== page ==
The Drug Safety Update is an NHS Evidence accredited provider
19 March 2010
- A warning that the risk of developing progressive multifocal leukoencephalopathy with natalizumab (Tysabri▼) increases after two years of therapy
- A warning of a possible small increased risk of congenital cardiac defects in association with fluoxetine in early pregnancy, similar to that seen with paroxetine
- A reminder for prescribers of sirolimus (Rapamune▼ ) not to use different immunoassays for therapeutic drug monitoring to reduce the risk of incorrect dose adjustment.
Drug Safety Update is an essential read for everyone whose professional practice involves medicines. It is published every month in electronic format only.
Natalizumab (Tysabri▼) :risk of progressive multifocal leukoencephalopathy increases after two years of therapyIn patients being with multiple sclerosis being treated with natalizumab the risk of developing progressive multifocal leukoencephalopathy (PML) increases after two years of therapy. Patients should be informed of the risk before treatment, and again after two years, when the balance between the risks and benefits of treatment should be reconsidered. The risk of developing PML appears to increase with duration of treatment. However, the risk of developing PML beyond three years of treatment is currently unknown.
A baseline MRI is recommended at least three months prior to initiating natalizumab, and annually thereafter. Clinical vigilance for signs and symptoms suggestive of PML is essential, and patients, carers and families should also be aware of these. If PML is suspected natalizumab should be promptly discontinued followed by appropriate evaluation to exclude PML.
It is recommended that patients should be treated with natalizumab as part of a national registry or postmarketing study. As it is the first agent for multiple sclerosis in its class natalizumab is under intensive monitoring and healthcare professionals are reminded to report all suspected adverse reactions promptly via the Yellow Card Scheme.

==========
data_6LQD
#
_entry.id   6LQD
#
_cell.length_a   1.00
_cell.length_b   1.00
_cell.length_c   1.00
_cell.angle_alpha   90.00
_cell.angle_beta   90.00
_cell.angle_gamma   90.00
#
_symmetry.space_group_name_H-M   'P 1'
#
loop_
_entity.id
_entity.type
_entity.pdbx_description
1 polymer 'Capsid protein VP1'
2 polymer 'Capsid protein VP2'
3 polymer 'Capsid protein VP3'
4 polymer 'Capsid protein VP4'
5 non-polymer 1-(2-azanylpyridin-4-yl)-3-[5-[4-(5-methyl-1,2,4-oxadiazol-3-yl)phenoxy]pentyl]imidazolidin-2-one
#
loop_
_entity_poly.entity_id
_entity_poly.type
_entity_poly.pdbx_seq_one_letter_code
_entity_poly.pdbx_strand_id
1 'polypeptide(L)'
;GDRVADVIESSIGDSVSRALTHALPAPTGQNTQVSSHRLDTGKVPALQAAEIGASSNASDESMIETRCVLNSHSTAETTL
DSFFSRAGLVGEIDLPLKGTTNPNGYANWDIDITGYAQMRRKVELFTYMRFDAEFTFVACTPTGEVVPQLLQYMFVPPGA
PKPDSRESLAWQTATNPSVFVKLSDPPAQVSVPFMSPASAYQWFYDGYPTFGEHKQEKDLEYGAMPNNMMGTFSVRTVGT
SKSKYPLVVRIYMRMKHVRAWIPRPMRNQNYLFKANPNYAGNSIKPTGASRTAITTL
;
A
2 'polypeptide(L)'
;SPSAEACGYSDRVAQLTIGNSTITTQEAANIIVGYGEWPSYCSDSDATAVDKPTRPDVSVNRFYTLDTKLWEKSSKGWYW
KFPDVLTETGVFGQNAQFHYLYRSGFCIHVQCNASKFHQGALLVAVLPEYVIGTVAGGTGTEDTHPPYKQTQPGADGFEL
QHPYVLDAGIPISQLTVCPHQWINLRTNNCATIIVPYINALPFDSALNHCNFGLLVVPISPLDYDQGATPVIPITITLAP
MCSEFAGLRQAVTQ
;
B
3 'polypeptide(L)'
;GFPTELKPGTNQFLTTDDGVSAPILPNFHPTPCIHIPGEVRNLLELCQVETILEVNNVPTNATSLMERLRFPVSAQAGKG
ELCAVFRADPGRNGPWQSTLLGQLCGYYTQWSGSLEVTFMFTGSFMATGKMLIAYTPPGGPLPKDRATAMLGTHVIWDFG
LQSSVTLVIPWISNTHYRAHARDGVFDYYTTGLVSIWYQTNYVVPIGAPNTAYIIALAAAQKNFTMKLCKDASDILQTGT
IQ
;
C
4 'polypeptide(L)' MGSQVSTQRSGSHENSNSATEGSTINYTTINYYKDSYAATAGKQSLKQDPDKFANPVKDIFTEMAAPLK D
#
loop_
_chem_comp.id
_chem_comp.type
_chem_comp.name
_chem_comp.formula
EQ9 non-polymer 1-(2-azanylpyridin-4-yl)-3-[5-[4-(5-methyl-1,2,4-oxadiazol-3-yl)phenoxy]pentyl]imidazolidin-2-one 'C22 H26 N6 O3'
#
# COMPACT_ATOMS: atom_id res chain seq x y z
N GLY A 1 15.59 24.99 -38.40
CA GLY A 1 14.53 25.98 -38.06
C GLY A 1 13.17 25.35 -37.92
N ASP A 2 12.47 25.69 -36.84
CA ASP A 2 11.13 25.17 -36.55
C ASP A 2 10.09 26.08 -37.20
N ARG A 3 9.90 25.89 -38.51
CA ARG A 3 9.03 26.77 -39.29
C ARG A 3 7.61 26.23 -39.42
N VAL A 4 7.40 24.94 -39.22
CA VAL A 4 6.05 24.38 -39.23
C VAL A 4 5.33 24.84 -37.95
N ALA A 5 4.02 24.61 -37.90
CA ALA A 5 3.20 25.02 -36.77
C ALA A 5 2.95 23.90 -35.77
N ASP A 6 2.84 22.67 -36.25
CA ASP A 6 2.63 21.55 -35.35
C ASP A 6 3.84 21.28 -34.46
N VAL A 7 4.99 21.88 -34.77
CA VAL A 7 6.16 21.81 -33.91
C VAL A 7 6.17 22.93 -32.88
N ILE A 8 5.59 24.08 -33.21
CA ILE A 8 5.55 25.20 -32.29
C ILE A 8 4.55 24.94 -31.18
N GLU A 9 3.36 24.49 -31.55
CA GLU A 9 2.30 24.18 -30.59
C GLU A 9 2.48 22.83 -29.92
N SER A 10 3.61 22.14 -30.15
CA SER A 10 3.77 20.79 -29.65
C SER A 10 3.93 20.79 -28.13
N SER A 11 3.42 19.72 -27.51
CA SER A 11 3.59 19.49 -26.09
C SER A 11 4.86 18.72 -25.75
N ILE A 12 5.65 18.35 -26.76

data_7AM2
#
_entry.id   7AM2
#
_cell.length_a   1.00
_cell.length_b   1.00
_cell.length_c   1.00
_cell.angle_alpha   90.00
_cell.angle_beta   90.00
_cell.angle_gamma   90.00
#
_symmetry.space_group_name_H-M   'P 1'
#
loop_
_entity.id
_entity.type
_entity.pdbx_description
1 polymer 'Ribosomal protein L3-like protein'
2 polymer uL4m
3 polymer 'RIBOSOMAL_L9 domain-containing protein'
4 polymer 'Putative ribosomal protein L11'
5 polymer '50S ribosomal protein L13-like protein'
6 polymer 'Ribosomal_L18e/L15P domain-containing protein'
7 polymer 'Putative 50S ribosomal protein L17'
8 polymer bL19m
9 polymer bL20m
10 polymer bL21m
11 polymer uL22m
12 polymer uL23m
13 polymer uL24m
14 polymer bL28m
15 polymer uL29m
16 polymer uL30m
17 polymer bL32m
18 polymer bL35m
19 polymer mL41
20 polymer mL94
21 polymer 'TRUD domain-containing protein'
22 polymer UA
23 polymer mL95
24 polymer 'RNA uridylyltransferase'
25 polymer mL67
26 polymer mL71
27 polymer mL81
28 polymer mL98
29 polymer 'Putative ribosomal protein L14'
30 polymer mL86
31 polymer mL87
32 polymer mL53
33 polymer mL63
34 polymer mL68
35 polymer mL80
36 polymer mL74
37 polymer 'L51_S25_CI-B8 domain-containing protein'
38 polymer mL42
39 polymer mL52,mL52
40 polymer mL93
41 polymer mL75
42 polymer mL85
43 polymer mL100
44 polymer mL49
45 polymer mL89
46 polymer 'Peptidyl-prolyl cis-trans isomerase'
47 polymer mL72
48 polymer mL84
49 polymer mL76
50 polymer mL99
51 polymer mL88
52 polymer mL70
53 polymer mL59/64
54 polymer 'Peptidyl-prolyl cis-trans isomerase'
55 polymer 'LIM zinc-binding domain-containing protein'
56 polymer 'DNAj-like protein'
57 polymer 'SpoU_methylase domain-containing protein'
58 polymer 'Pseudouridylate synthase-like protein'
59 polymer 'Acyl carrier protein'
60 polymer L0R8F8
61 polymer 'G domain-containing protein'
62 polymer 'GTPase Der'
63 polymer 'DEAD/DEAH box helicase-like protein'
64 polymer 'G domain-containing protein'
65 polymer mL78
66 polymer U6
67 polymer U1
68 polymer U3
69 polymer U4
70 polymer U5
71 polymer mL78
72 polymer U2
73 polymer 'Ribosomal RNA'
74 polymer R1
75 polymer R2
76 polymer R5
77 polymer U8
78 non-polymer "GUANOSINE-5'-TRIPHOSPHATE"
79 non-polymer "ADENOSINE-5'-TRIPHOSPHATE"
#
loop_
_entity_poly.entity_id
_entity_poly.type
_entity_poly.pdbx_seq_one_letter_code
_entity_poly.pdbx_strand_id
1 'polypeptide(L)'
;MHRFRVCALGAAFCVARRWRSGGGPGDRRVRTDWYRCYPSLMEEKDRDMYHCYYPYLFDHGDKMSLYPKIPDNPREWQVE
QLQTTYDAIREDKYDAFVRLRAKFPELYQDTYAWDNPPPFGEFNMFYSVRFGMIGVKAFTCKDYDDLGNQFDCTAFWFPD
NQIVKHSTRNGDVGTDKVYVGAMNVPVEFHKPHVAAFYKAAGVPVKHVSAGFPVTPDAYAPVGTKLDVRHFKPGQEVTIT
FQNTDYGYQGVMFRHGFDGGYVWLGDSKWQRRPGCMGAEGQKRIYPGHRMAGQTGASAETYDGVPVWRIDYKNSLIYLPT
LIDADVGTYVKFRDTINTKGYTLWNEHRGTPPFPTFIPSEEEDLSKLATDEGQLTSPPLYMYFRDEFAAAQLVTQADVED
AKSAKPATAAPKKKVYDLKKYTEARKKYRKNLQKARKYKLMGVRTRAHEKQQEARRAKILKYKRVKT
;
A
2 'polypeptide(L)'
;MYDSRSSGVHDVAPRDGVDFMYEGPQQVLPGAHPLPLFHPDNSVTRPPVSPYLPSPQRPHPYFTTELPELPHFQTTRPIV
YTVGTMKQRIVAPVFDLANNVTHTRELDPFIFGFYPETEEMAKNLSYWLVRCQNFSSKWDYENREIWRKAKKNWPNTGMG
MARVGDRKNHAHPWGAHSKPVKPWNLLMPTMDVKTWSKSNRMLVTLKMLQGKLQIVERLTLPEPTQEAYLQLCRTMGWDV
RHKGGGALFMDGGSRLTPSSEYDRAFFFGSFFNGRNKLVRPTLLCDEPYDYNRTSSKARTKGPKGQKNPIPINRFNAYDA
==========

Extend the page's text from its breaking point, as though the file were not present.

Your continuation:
Possible small risk of congenital cardiac defects with fluoxetine
Meta-analysis of recent epidemiological evidence suggests a possible small increased risk of congenital cardiac defects with fluoxetine use in early pregnancy, similar to that seen with paroxetine. The background incidence of congenital cardiac defects is approximately 1 in 100 pregnancies, whereas the meta-analysis results for fluoxetine were consistent with an increased absolute risk to less than 2 in 100. The studies reported varied cardiac defects, ranging in severity from reversible ventricular septal defects to transposition of great vessels. There are insufficient data to draw conclusions about the risk of congenital cardiac defects with selective serotonin reuptake inhibitors other than paroxetine and fluoxetine. However, a class effect cannot be excluded. The potential increased risk should be considered in the context of the benefits of treating depression in pregnancy.
Sirolimus: risk of incorrect dose adjustment if using different immunoassays for therapeutic drug monitoring
Sirolimus (Rapamune▼) is indicated for the prophylaxis of organ rejection in adult patients at low to moderate immunological risk receiving a renal transplant. Optimal therapy with sirolimus requires therapeutic drug concentration monitoring in all patients. Either reference assay high performance liquid chromatography (HPLC), or an immunoassay is used to establish whole-blood concentrations. Switching between different immunoassays, or between an immunoassay and HPLC, in a single patient can lead to clinically significant differences in results, subsequently leading to incorrect dose adjustments. The potential adverse consequences include allograft rejection, if drug levels are too low, and toxicity if levels are too high.
Additional news includes:-
- Drug Safety Update has been accredited by NHS Evidence, and Drug Safety Update articles will now be available at http://www.evidence.nhs.uk/.
- notification that the MHRA will be hosting a conference for doctors in training on “Unusual Suspects—Patient Safety and the Regulation of Drugs and Medical Devices”
- the patient information leaflet (PIL) of the month is the Human Varicella-Zoster Immunoglobulin vaccine.
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